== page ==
As in many cultures, food is an integral part of Maltese culture and tradition.
Come Lent, which starts on the first Wednesday after Carnival and ends on Easter Sunday many look forward to traditional foods and embrace this period.
Now this may contradict what Lent is about- abstinence and sacrifice- but we wouldn’t be Maltese if we didn’t find a way around this to still enjoy good, hearty, food.
Think of this article as THE shopping list to make sure you are well-stocked with all sorts of goodies in this period.
Kwarezimal was developed by the Knights of Malta. The word kwarezimal refers to quaresima, the forty days of Lent. Sugar was not avoided during Lent as some practice it today. Unlike today, sugar was considered a type of spice due to its high cost and humoral qualities.
KARAMELLI TAL-HARRUB (CAROB SWEETS)
Carob trees can be found all over the island, and these sweets are made after the traditional Gulepp is created, caramelized and turned into little squarish-sweets.
PASTIZZI / QASSATA TA’ L-INCOVA (ANCHOVY PASTIZZI)
Admit it! Pastizzi and Qassatat are our guilty pleasure – and it’s the one time when the calorie count takes second priority. During Lent, apart from the usual filling, you will also find them filled with Anchovy – some also add Spinach, and maybe even tuna – and I am smelling them from here, and it is not helping that it’s only 08:30!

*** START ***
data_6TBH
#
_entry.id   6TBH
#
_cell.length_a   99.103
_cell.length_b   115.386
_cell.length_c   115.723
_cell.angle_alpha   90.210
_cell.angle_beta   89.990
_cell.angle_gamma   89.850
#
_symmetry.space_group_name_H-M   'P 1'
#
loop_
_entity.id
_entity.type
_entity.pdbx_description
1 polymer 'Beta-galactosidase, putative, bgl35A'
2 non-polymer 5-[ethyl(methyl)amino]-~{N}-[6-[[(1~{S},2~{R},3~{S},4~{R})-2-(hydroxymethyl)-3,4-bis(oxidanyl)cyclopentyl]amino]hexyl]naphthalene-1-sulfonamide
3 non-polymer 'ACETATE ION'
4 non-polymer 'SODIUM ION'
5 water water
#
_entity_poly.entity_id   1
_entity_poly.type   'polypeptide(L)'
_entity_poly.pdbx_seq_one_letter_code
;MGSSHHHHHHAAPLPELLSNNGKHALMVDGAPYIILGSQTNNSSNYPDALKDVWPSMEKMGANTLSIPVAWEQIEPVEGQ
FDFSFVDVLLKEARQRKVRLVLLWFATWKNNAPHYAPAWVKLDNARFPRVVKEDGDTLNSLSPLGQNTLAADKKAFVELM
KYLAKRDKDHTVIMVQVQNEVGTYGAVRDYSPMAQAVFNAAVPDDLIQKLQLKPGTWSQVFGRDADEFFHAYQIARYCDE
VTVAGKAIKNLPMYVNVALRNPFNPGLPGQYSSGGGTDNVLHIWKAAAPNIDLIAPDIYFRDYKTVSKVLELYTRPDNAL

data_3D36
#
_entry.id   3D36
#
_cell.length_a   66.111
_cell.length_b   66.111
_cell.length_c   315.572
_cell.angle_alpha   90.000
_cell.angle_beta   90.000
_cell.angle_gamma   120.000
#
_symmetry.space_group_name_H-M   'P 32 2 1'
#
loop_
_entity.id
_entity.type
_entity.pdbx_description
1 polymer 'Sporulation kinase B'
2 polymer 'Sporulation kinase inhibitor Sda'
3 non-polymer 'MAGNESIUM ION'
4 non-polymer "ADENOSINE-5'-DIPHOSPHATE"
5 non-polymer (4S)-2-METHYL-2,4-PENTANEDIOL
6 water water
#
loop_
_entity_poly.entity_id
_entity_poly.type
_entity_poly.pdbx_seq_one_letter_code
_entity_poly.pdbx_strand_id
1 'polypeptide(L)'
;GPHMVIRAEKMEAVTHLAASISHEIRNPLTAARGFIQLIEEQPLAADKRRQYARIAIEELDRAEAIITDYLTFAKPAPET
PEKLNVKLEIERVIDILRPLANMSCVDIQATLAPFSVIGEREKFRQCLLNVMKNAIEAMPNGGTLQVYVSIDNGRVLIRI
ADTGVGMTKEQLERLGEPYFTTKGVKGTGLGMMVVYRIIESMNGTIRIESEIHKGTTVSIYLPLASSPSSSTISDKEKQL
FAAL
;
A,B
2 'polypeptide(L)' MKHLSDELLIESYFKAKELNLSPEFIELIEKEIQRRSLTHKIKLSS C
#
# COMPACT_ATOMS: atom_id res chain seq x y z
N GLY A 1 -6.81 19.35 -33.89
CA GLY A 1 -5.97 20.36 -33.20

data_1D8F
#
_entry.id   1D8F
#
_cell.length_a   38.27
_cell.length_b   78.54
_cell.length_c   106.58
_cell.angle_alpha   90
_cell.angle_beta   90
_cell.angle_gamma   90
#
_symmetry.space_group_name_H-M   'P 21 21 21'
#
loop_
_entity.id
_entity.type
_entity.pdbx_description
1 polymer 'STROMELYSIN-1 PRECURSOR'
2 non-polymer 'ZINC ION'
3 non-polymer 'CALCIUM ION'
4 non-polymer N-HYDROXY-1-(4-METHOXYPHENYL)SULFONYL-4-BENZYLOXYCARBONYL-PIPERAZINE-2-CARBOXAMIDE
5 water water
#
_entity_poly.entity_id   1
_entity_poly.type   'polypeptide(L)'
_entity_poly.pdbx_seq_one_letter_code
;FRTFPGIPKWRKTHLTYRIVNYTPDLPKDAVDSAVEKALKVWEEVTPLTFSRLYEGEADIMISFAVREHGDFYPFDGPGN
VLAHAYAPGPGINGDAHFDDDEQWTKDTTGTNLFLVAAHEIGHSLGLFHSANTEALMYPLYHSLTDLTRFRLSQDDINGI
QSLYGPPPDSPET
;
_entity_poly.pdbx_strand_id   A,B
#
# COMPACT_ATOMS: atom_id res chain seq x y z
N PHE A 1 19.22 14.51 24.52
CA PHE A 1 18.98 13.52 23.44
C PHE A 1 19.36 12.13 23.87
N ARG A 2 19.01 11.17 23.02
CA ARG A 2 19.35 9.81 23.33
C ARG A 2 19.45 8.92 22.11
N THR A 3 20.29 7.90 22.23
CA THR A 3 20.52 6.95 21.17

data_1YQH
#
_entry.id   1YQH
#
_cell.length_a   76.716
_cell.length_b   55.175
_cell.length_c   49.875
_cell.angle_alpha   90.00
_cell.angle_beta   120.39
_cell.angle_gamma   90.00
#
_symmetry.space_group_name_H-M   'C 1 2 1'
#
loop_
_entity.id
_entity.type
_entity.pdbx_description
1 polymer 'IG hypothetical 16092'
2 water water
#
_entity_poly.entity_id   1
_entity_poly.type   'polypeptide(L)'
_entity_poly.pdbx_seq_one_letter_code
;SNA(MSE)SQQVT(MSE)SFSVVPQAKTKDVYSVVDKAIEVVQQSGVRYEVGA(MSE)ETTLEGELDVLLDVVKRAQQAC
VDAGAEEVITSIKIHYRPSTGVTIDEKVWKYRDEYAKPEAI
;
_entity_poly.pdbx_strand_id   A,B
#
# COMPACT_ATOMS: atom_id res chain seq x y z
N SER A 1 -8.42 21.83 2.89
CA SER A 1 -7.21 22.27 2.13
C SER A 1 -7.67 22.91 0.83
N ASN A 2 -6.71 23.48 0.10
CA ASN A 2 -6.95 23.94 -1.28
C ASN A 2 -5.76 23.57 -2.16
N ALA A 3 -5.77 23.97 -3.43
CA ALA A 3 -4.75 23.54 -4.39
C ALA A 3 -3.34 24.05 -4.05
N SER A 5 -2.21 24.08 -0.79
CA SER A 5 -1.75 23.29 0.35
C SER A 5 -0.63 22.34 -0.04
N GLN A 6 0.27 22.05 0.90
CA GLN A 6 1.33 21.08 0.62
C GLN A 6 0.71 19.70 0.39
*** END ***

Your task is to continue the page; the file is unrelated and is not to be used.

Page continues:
TORTA TAL-HAXU (RICOTTA PIE)
That crust. That filling. That Taste. I’m off to the kitchen!
QAGHAQ TA’ L-APPOSTLI (RING BREAD)
This has to be one of the favourites, if not THE Favourite – especially when eaten fresh out of the oven with some salted butter – after plucking out all the almonds!
QAQOCC MIMLI (STUFFED ARTICHOKES)
Bread crumbs, Anchovy, garlic, olives, parsley, olive oil, salt and pepper – and sit back and enjoy this tasty dish, which is sometimes referred to as a card game – referring to how they are eaten!
Ok so these can be found and eaten at any point in the year, but the demand is definitely higher during Lent. Oftentimes cooked in dark beer for added flavour, Bebbux are enjoyed with a nice piece of Maltese break with Kunserva, Olive Oil, Salt and Pepper.
(I am realising that writing this article so early in the day is a bad idea)
QASSATAT TAL-HELU (SWEET BISCUITS)
A sweet take on the savoury classic! Made with sweet ricotta and cream, with a nice red cherry on top!
These are just eight of the things which we traditionally buy, or make during Lent. If we left your favourite out, let us know on our Socials, and we will definitely have a second edition of this article!